As automakers race to put battery-powered cars on the road, a Boeing-backed startup plans to put a hybrid-electric aircraft into commercial service within five years.

Zunum Aero’s 12-seat plane will carry battery packs and a small fuel reserve for a back-up engine. The first model will fly about 700 miles, far enough to ferry travelers from Boston to Washington or Silicon Valley to Los Angeles, the company said Thursday.

By applying advances in battery technology pioneered by the auto industry, Zunum aims to eliminate the emissions and roar of combustion-based jet engines. That’s a tall order for a company with just 15 employees, especially in a business where breakthrough designs can cost billions of dollars. Zunum, backed by JetBlue Airways Corp. as well as Boeing, is racing competitors such as Europe’s Airbus SE and a partnership that includes EasyJet Plc. The U.S. military and NASA are pursuing similar concepts.

“People are surfing that Tesla wave, if you will, with some of the same range anxiety,” said aviation consultant Robert Mann. “Everyone is looking at this.”

For Zunum Chief Executive Officer Ashish Kumar, the all-electric buses tooling around Seattle are more of a model than Elon Musk’s electric cars at Tesla. Zunum’s planes will need to be on the move all day to make money for operators, while Tesla’s owners typically have short commutes.

“We spent some time, actually, at the maintenance depot for King County Metro,” Kumar, a co-founder of Kirkland, Washington-based Zunum, said in an interview. “We think that’s the future of aviation.”

The Seattle area’s buses, manufactured by Proterra Inc., have batteries that can be recharged in less than 10 minutes. Zunum is aiming for a similar turnaround for its planes and devising a way for ground crews to quickly swap spent battery packs – which will be housed in the wings, where fuel is typically held on jetliners – with replacements.

For now, designers of electric or hybrid aircraft are limited to using small planes because of the power density and weight of current-generation batteries. As technology evolves, so too will aircraft concepts and capabilities.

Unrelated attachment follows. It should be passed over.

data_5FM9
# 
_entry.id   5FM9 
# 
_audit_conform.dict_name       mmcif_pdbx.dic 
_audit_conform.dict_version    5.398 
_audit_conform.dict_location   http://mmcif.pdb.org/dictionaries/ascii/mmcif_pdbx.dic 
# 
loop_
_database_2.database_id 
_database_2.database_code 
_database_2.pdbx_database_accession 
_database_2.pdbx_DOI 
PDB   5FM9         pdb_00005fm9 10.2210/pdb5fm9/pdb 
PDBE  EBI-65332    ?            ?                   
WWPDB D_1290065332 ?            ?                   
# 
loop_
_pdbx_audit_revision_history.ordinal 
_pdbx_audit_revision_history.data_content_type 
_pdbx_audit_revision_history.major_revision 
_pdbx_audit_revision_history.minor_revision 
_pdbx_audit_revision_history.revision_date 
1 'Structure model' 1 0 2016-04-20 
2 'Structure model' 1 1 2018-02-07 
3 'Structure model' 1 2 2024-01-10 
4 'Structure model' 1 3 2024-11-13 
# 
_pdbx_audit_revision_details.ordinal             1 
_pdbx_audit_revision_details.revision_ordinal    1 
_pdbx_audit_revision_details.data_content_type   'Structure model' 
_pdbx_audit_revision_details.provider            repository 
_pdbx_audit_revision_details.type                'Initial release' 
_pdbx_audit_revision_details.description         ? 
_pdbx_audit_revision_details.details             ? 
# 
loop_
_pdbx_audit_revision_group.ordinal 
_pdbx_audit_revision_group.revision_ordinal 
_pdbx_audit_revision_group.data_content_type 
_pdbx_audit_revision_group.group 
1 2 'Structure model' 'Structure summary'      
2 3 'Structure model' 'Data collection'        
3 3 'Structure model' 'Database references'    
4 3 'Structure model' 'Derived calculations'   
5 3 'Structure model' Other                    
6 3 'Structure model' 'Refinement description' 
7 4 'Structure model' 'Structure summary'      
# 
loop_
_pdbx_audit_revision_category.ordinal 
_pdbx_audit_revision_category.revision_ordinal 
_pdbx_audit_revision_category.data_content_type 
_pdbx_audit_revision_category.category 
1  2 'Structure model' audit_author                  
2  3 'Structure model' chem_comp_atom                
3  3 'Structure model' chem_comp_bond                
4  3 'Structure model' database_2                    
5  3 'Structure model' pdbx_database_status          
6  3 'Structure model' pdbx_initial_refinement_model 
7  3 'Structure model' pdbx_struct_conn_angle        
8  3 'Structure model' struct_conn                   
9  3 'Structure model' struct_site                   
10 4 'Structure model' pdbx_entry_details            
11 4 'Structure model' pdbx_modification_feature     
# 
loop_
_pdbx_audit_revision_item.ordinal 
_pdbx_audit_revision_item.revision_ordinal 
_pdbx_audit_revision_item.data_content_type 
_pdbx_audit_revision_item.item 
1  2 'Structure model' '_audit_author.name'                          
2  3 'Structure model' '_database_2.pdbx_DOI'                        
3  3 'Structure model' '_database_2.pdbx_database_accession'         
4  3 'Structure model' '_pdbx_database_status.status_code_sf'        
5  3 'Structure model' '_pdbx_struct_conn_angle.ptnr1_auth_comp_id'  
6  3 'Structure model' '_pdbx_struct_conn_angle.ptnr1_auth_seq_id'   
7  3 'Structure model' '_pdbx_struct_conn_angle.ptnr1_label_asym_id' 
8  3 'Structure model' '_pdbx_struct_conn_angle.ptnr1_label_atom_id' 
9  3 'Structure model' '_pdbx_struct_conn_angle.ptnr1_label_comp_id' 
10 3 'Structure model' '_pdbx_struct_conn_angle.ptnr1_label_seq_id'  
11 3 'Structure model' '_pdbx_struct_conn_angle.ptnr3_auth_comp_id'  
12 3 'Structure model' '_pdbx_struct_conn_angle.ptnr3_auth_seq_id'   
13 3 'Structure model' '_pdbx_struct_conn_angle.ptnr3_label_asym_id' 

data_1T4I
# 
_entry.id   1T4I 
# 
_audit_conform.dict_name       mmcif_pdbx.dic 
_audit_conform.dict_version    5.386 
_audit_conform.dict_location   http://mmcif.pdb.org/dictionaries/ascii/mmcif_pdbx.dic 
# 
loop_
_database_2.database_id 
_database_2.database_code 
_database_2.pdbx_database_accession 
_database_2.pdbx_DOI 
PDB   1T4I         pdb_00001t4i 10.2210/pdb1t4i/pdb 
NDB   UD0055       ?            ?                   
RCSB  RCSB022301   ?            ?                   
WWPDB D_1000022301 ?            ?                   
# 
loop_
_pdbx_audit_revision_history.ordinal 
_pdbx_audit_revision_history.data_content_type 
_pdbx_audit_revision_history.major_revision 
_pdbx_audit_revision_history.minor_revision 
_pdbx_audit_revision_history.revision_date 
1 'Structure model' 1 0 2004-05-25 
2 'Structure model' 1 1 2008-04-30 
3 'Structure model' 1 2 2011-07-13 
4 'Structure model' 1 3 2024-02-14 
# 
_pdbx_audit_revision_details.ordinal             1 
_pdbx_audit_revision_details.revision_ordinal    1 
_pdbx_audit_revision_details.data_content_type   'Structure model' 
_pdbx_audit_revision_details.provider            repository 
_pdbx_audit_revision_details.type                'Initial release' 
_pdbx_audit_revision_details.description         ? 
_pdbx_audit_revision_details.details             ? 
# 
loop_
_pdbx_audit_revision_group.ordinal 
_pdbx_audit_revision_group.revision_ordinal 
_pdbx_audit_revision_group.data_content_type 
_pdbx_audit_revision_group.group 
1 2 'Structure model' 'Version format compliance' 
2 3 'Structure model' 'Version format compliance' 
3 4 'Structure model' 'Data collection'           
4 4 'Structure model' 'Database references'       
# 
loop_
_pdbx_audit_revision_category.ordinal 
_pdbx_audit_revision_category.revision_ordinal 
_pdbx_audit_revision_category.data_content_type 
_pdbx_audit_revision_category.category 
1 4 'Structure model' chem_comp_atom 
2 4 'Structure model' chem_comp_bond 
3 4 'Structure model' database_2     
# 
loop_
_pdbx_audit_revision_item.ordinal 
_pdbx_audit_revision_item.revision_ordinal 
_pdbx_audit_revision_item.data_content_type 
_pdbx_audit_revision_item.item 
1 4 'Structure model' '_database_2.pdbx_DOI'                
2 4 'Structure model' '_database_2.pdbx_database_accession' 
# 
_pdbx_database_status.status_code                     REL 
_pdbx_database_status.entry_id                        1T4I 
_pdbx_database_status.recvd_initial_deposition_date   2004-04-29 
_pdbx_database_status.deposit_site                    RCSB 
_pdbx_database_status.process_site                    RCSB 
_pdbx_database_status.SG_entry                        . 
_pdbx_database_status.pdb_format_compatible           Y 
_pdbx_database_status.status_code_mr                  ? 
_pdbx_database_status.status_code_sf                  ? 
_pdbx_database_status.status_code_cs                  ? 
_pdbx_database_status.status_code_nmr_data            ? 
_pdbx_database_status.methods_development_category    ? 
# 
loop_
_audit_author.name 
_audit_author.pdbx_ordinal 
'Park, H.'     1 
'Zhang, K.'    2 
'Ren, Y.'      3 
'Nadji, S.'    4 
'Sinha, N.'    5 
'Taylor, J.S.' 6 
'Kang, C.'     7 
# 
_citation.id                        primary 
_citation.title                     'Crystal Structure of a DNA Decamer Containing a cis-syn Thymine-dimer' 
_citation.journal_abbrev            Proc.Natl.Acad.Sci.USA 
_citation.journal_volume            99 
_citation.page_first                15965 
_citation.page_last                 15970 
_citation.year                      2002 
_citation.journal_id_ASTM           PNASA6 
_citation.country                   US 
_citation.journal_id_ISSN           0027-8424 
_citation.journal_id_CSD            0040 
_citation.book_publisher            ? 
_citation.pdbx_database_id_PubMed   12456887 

Boeing’s 787 Dreamliner, with the most advanced electric generation and distribution system of any commercial jet, is another inspiration for Zunum. The company hired Waleed Said, the lead designer for the Dreamliner system, to develop a similar power train with lighter-weight components.

“Future-proofing” designs so that they can easily adopt rapidly evolving electronics and batteries, is a headache for Said’s team, he said.

Another is managing the heat thrown off by an electrical system generating a megawatt of power, sufficient to light about 400 homes. There’s also the hassle of competing with far larger car, bus and ship manufacturers for battery packs. Meanwhile, suppliers are loath to explore advances beyond the electrical system that Boeing is planning for an all-new airplane it is considering.

“There are things we’d love to do, but they’re not going to be on the first aircraft,” Said said.

Kumar has hired a team from Rolls-Royce Holdings to develop the plane’s propulsion system: basically an electric motor turning a fan inside a casing and far simpler than a full-scale jetliner’s turbine. The former Google Americas chief operating officer is coy about where the plane will be built, saying there are manufacturers worldwide that could assemble the frames.

Even if Zunum’s aircraft delivers on its potential, Kumar faces the greater challenge of creating a new market of air travel that fits between general aviation and the regional affiliates of major airlines, said Mann, the consultant. But that’s part of the reward — and risk — of innovation.

“When you go in and do these things, they may not be immediately practical, but they all make an impression,” he said. “And all those impressions eventually form a path.”